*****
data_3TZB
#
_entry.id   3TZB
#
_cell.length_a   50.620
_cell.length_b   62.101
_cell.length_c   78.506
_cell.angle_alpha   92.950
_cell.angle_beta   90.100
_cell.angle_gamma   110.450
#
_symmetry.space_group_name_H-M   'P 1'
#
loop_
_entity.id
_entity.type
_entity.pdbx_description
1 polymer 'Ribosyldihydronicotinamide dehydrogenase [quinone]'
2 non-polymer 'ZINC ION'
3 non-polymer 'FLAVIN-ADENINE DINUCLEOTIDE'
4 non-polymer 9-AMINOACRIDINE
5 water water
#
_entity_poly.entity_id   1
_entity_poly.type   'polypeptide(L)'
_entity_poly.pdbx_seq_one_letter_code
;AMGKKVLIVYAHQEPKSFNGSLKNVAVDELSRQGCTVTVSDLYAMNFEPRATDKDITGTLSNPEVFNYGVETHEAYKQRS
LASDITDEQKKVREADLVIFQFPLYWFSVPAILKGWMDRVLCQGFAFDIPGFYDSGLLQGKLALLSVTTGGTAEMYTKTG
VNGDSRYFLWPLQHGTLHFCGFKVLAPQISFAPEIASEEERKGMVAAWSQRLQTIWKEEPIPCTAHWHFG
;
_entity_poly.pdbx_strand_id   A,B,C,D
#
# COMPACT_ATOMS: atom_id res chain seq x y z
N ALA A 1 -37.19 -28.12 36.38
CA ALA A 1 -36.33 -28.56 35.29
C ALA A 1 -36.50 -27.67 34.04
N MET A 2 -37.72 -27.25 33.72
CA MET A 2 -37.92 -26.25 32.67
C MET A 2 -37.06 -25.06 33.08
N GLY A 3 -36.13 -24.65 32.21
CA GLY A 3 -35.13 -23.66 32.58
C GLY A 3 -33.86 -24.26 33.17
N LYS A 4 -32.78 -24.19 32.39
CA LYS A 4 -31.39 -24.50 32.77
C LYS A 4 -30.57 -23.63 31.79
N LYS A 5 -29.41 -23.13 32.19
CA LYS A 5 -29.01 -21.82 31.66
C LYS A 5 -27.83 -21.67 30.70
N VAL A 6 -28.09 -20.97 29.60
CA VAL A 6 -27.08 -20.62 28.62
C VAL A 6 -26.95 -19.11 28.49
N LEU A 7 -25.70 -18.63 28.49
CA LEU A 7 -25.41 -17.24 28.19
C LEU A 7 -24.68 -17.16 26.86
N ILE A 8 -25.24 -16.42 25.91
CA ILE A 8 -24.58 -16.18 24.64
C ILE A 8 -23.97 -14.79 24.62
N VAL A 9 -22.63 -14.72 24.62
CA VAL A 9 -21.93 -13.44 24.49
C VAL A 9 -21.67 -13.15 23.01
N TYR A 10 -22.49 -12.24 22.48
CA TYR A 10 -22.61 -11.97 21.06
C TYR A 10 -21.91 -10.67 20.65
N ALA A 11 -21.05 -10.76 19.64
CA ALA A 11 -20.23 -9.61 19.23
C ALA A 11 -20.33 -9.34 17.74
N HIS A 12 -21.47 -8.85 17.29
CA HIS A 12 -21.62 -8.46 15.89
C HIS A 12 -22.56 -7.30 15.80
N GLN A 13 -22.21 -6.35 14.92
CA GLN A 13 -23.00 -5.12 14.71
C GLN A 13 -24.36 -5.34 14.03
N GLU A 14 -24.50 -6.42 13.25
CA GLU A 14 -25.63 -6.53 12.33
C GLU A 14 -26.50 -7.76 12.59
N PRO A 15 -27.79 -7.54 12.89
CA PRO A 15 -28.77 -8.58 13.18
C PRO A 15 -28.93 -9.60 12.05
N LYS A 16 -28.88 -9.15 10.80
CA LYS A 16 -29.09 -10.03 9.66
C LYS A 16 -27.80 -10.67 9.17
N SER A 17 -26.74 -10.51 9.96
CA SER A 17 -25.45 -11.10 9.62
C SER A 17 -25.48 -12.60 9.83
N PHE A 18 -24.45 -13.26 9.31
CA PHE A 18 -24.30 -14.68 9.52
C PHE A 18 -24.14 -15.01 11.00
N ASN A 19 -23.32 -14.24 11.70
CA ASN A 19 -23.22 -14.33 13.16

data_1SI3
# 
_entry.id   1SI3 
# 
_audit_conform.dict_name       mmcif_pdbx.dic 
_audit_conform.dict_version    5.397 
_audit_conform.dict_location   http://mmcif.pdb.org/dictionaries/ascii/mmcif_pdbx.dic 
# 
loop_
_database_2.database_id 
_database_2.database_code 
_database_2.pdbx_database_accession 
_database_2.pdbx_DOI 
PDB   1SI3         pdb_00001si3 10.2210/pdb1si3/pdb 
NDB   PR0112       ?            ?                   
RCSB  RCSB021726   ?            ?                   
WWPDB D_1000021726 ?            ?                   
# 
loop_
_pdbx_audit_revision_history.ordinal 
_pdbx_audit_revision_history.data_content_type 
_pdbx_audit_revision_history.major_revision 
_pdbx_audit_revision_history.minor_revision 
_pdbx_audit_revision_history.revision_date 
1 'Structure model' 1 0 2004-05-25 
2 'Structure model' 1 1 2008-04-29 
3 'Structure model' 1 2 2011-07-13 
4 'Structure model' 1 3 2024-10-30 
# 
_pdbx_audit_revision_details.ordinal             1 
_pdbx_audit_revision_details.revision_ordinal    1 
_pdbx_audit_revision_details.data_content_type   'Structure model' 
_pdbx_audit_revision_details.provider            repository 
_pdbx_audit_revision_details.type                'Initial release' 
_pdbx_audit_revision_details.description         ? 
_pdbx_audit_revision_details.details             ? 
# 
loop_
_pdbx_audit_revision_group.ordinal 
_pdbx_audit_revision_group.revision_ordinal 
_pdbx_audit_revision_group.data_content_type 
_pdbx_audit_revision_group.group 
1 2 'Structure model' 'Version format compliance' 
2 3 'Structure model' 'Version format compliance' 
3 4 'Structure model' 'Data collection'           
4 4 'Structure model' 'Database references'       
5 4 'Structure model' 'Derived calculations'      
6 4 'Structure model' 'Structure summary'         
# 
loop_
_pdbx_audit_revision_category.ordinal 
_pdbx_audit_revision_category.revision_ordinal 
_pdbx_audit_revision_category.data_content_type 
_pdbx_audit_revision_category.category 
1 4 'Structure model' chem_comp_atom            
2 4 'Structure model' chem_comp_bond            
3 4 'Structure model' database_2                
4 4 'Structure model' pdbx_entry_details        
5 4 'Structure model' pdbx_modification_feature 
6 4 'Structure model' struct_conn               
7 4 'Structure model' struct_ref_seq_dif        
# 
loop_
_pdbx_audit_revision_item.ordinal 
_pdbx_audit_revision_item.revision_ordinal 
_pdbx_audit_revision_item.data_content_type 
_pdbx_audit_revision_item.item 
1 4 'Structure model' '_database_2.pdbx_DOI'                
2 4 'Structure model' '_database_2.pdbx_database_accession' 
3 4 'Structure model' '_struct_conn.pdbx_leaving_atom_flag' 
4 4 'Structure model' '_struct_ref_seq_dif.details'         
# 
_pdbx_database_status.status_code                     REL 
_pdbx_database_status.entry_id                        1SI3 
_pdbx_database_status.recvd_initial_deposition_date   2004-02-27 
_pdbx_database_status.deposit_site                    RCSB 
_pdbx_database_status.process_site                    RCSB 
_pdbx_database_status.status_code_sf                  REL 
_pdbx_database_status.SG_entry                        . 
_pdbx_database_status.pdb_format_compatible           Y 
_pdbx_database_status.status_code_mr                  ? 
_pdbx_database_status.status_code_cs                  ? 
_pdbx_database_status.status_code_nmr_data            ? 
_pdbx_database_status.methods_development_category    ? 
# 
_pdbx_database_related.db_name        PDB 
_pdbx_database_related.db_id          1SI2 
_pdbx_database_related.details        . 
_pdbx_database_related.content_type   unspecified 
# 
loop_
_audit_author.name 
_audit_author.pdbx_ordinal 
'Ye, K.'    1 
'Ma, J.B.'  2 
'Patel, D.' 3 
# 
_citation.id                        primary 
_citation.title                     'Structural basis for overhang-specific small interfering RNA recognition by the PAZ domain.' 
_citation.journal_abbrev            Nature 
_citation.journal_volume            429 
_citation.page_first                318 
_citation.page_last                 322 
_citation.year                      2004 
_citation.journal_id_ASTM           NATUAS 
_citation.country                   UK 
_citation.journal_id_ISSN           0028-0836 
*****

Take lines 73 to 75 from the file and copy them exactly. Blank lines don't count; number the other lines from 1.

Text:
N GLU A 14 -24.50 -6.42 13.25
CA GLU A 14 -25.63 -6.53 12.33
C GLU A 14 -26.50 -7.76 12.59